Visit to Eyaawing Museum an alternative to Columbus ships

Aug 18, 2017

Two replicas of Christopher Columbus’ ships have drawn protests from Native American groups. The boats – called the Niña and Pinta – are touring the Great Lakes this summer and are now tied up in Grand Traverse Bay at the Clinch Park Marina.

The Columbus Foundation, which owns the boats, says the Niña and Pinta will educate the public on the type of ships "Columbus used to discover a new world in 1492."

A statement from the Grand Traverse Band of Ottawa and Chippewa Indians says:

In most ways the boats are no different from any of the various tourist activities offered throughout the area by representing the past in present replica physical form. But in several critical ways, they are uniquely damaging, because the replica ships represent the narrative of "discovery" of the "new world" by European claimants and the devastating consequences of the "discovery" for indigenous people. The Nina and Pinta are symbols of a standard and system of thought that should be repugnant to the American ideals of equality and property rights for all people.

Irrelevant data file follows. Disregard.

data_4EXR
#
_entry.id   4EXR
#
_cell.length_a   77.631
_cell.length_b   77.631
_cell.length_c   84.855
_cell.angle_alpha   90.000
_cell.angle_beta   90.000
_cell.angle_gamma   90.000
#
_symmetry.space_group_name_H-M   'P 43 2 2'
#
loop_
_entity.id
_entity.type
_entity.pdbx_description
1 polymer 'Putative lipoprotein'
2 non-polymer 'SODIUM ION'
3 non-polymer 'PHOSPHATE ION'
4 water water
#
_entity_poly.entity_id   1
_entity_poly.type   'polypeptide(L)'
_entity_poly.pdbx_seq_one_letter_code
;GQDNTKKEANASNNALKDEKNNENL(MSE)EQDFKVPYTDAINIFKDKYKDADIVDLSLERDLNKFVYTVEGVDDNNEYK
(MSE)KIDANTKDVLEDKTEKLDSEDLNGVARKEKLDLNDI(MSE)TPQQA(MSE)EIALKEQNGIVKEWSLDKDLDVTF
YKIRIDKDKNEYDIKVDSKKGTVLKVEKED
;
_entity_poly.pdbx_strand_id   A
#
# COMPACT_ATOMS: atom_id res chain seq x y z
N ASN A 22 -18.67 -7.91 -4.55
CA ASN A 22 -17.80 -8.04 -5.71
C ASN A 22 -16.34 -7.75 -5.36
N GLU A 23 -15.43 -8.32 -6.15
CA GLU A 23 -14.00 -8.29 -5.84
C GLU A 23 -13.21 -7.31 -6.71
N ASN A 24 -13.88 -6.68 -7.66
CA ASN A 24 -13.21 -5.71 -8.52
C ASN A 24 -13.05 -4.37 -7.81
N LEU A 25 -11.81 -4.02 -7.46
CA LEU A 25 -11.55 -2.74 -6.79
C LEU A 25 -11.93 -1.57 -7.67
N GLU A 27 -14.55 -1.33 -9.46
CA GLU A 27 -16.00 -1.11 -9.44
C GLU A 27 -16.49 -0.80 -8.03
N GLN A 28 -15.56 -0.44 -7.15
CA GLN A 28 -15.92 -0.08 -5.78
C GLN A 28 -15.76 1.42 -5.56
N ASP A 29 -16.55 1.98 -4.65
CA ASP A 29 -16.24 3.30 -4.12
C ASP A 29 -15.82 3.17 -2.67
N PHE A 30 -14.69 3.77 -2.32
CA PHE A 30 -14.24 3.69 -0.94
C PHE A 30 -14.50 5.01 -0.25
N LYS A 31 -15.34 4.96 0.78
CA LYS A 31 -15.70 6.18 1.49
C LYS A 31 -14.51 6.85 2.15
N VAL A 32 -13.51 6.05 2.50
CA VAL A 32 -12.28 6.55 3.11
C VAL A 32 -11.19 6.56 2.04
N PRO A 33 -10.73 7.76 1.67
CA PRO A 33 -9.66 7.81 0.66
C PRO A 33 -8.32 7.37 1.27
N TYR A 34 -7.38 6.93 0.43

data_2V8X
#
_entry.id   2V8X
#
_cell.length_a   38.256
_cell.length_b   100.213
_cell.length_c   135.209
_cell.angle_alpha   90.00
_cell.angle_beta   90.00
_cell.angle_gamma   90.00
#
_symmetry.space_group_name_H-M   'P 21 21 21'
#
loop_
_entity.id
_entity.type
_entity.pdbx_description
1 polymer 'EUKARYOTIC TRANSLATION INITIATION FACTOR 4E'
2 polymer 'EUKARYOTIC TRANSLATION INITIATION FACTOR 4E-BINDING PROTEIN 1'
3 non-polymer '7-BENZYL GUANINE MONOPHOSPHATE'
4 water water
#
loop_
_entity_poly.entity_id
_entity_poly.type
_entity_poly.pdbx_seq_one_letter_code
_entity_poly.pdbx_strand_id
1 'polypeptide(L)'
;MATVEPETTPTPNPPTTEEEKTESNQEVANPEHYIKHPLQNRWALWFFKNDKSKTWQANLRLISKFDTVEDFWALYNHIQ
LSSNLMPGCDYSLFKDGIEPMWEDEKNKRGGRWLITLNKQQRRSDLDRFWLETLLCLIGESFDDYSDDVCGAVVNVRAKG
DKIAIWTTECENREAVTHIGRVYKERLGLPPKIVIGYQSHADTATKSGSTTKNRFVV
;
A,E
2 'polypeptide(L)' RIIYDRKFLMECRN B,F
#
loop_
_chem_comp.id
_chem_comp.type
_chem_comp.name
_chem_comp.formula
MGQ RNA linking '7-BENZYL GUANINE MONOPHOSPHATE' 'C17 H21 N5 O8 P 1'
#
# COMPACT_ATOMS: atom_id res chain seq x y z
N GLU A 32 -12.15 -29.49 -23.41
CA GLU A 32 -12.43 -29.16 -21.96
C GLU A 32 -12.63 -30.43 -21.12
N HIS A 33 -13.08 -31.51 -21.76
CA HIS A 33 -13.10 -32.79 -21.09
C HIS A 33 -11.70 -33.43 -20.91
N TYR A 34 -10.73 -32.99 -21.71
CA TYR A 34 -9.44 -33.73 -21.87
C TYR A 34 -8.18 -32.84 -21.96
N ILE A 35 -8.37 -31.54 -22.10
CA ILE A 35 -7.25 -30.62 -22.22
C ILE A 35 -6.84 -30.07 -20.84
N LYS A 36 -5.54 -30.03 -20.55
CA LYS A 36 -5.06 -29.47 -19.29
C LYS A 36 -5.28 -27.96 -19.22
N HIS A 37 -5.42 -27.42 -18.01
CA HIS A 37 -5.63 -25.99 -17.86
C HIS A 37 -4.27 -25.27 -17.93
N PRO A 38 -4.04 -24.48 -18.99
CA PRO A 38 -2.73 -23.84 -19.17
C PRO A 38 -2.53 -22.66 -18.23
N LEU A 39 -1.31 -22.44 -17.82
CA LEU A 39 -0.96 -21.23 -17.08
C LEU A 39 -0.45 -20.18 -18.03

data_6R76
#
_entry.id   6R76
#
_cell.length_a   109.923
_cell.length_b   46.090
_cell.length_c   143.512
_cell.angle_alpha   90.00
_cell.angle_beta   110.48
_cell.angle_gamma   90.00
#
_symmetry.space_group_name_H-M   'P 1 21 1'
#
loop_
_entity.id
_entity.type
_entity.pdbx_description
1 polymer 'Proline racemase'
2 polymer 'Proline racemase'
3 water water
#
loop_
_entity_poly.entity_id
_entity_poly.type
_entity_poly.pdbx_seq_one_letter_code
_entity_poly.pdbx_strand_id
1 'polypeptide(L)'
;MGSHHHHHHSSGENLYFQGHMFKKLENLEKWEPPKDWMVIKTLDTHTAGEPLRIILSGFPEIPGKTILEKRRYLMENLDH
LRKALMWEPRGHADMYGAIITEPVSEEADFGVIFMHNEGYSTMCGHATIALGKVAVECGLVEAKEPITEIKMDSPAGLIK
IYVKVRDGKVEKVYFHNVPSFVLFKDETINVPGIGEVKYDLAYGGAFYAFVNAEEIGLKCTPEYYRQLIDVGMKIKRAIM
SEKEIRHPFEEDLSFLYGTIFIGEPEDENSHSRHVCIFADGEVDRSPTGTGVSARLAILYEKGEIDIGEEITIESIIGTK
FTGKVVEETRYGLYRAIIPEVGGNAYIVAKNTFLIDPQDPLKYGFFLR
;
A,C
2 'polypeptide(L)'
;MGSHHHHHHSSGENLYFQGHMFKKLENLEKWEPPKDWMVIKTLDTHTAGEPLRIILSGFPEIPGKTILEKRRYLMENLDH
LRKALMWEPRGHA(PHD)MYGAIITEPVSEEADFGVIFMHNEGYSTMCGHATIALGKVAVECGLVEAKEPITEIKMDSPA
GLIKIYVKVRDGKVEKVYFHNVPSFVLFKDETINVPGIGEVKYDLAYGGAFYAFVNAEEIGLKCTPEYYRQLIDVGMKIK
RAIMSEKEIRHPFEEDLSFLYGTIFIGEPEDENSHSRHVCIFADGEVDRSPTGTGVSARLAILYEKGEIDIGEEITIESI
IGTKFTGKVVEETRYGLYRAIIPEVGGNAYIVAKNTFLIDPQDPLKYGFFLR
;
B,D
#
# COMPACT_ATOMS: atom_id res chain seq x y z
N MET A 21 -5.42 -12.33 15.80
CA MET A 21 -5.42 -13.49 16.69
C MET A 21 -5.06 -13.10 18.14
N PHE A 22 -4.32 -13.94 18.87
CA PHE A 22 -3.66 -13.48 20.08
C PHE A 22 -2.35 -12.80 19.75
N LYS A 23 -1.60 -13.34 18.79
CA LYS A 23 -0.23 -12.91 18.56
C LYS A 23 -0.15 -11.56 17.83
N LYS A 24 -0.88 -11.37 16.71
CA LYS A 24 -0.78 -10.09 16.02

In that same statement, the Band invited people to come to the Eyaawing Museum in Peshawbestown to learn more about their history and culture.


This traditional, cedar canoe was found buried in Lake Leelanau. Square-headed screws indicate it was repaired in the 1800s. The original date it was built is unknown.
Credit Morgan Springer
The Durant Roll is a census of Ottawa and Chippewa tribes living in Michigan from 1870 to 1907.
Credit Morgan Springer
Tribal members set up camp at what is now downtown Traverse City near where the Boardman River meets Grand Traverse Bay.
Credit Morgan Springer
Museum Director Cindy Winslow watches as the male and female bald eagle exhibit slowly rotates in the museum's main circular gallery. The eagles are regarded as messengers to the Creator for Native people.
Credit Morgan Springer
This newer exhibit shows how Native people lived around the period of time when non-natives began coming to Michigan. Pictured are a replica of a traditional wigwam, hides and snowshoes.
Credit Morgan Springer